Where to begin with the achievements of Sir Tom Allen? As Britain's best-loved opera singer, and as the real-life inspiration for Billy Elliot – hailing from a mining family up north, with no expectations of stardom – he embodies the sort of story dreams are made of. He has created a parallel career as a director, and has just been appointed Chancellor of Durham University, but tonight will see a different culmination: when he walks on stage at Covent Garden in London as Don Alfonso in Jonathan Miller's wickedly knowing Cosi fan tutte, it will mark the 40th anniversary of his first appearance there.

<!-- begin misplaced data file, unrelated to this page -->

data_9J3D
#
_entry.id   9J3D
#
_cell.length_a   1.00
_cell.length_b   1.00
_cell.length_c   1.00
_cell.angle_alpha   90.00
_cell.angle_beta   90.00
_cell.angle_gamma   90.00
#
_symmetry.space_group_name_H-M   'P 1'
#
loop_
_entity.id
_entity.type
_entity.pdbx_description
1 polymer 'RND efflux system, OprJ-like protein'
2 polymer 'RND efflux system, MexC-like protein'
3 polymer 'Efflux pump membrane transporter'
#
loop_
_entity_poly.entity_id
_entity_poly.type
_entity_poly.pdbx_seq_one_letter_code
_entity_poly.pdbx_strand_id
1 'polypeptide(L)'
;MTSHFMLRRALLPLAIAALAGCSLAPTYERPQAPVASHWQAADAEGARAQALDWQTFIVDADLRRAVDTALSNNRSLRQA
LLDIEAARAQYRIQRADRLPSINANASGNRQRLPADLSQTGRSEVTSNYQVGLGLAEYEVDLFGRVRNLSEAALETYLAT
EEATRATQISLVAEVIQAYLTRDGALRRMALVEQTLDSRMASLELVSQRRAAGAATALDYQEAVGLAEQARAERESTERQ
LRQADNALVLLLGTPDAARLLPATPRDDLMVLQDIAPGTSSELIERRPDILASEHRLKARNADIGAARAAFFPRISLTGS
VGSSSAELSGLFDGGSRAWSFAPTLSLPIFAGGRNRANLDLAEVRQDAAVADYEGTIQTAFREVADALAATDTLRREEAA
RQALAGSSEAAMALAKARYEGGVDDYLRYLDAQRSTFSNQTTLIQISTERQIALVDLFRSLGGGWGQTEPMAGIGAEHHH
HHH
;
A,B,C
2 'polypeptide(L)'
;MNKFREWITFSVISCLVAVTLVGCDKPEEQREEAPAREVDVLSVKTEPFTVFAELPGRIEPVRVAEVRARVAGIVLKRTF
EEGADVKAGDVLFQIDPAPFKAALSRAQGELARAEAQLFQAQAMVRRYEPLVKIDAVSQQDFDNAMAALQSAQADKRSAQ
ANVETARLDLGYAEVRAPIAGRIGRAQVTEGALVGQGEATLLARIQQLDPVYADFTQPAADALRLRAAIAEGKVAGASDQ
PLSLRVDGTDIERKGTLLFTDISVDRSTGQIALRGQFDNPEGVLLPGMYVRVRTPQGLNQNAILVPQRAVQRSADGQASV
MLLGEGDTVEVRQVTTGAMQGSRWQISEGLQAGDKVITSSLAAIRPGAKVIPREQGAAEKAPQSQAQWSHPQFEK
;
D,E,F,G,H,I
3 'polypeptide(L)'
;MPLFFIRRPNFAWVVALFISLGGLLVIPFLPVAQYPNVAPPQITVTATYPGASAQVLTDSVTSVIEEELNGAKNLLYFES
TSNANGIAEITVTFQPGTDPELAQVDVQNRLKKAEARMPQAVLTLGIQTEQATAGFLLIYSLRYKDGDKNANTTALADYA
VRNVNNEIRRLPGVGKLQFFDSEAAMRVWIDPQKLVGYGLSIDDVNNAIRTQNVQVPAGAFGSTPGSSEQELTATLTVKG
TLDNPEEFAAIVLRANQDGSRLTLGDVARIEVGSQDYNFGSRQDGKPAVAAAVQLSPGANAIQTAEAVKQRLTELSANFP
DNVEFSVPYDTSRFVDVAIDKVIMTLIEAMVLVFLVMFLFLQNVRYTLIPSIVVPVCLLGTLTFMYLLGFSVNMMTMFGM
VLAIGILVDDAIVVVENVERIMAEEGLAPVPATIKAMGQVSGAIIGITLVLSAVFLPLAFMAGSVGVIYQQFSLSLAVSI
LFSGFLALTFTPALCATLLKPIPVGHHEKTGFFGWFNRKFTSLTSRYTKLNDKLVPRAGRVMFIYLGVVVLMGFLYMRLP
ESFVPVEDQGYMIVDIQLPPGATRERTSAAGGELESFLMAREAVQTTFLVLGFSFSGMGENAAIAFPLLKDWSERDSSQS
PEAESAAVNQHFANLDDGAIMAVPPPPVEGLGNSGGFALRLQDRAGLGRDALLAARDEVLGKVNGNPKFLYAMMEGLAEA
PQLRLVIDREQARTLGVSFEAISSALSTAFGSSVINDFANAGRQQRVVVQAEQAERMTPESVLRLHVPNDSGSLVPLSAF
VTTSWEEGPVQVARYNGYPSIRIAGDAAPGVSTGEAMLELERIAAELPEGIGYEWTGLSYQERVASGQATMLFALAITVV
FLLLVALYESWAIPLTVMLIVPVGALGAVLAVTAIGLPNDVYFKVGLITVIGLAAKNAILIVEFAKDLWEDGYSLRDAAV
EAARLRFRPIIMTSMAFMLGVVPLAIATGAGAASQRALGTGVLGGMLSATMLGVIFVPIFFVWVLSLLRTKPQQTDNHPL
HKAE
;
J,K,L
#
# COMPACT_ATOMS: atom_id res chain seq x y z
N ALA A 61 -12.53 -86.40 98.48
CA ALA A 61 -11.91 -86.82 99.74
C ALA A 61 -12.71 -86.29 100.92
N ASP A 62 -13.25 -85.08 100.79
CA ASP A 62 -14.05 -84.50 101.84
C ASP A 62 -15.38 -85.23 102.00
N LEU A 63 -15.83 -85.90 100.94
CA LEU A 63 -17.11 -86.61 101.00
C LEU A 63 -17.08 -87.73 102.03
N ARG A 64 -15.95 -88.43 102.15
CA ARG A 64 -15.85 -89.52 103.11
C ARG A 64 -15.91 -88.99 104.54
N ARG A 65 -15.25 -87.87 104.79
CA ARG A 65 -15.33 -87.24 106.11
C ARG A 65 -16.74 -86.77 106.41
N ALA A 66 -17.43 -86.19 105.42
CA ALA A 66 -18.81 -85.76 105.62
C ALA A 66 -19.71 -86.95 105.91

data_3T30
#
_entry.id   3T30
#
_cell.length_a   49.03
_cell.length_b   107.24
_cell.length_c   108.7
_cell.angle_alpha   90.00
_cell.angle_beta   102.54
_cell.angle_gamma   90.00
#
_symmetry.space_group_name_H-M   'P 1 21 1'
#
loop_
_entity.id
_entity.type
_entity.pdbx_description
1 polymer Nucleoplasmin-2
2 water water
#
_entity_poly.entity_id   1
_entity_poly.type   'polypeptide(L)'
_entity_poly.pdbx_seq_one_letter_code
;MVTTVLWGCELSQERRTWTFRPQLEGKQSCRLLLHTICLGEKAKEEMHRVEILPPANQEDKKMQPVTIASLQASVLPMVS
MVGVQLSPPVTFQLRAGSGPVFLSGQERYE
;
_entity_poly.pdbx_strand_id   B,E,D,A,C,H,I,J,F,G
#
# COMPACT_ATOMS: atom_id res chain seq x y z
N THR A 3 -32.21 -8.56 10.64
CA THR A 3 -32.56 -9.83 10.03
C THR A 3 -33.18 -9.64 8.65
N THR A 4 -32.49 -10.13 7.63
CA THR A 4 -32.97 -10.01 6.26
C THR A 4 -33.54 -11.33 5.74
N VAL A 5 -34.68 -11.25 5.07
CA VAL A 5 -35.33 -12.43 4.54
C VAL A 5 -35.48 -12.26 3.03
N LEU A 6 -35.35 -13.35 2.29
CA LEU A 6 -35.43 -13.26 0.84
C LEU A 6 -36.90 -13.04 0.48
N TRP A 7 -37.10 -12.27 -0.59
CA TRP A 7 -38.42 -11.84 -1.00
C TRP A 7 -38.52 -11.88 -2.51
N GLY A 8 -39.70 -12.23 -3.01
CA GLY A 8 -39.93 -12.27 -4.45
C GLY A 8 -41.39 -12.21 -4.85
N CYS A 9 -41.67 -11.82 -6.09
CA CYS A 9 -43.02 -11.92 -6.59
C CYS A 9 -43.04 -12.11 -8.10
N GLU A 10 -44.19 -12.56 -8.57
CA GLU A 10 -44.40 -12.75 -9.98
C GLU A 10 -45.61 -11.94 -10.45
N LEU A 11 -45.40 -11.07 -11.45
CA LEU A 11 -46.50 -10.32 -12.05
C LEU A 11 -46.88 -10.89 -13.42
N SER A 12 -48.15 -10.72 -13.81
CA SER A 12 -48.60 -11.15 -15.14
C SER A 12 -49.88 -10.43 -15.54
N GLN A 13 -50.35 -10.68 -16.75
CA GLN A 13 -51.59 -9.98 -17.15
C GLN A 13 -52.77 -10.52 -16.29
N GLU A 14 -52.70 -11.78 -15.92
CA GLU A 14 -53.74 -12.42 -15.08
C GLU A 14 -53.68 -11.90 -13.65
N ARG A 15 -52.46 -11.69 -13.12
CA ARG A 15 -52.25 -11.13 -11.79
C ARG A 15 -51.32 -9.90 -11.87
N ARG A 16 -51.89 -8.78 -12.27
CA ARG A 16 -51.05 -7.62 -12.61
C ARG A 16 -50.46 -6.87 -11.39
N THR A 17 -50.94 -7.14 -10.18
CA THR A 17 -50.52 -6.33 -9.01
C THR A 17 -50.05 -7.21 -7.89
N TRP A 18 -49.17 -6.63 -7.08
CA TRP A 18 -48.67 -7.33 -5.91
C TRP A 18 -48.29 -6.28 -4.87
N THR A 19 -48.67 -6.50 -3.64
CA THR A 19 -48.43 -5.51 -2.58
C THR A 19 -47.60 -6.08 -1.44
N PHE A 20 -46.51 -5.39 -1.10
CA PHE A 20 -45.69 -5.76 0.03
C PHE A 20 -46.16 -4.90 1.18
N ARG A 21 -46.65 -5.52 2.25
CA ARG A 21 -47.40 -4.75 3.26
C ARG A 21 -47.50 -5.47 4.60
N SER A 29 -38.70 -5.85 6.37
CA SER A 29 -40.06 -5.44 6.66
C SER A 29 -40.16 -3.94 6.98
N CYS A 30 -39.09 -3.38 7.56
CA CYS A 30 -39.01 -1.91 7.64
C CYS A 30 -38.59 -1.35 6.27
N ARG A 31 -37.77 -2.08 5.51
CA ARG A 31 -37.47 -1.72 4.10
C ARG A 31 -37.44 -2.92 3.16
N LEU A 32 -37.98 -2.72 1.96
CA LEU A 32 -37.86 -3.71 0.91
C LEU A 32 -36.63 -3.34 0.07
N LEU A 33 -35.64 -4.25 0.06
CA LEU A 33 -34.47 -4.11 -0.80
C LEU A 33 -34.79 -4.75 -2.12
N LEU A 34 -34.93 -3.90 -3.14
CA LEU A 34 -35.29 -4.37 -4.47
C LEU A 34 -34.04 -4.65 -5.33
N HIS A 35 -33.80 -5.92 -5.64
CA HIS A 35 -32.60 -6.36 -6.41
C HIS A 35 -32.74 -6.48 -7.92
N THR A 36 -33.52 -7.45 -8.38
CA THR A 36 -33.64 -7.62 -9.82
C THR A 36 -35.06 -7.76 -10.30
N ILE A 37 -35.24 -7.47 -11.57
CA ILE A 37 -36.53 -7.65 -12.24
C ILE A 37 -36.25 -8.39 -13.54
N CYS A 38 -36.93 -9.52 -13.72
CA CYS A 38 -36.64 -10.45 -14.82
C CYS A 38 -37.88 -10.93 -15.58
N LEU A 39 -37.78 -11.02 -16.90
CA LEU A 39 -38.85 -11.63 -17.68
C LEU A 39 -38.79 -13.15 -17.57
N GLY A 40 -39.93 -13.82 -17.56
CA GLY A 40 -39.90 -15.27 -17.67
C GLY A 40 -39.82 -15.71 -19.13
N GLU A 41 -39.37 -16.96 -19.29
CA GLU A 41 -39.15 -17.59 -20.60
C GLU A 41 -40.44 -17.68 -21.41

Ruthlessly manipulative beneath his genially avuncular façade, Sir Tom's Don Alfonso is incarnated with such authority that it's now hard to accept anyone else in the role. And he regards this comedy as profound: "It's like an atom bomb on stage, everything gets blown asunder, and each time I do this show it gets more interesting. Even in rehearsal this morning I had a new thought."
In Mozart's day, he thinks, the crossed pairs of lovers would have gritted their teeth and gone back to their original partners, but not today: "Now we think, 'I've just faced Becher's Brook in my marriage, so I'm going to duck out'. We tend to give up quickly, rather than work at things."
'Cosi Fan Tutte', Royal Opera House, London WC2 (020 7240 1200) tonight to 13 February
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